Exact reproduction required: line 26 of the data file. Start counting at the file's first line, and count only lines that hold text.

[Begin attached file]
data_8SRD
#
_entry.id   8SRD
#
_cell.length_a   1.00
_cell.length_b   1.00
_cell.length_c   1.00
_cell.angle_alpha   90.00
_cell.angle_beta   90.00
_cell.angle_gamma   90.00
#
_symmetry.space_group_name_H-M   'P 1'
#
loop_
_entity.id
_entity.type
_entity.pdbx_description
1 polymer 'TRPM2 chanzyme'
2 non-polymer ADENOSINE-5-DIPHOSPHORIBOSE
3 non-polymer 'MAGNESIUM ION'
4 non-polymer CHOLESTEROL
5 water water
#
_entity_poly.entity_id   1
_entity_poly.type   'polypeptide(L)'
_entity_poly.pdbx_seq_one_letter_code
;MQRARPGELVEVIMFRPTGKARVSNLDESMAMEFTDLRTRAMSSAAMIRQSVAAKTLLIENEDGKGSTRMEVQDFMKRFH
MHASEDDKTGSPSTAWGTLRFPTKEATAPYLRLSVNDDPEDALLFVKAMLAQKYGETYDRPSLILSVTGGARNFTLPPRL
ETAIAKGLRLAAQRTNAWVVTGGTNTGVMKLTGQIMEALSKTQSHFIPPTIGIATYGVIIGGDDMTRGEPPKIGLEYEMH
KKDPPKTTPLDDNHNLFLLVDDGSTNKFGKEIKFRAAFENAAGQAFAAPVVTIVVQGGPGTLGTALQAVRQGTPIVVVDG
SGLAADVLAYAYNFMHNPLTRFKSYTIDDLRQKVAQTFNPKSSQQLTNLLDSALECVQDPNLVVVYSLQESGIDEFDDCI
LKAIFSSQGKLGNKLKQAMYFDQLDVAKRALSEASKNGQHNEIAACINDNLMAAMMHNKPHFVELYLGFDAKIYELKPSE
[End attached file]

_entity_poly.pdbx_seq_one_letter_code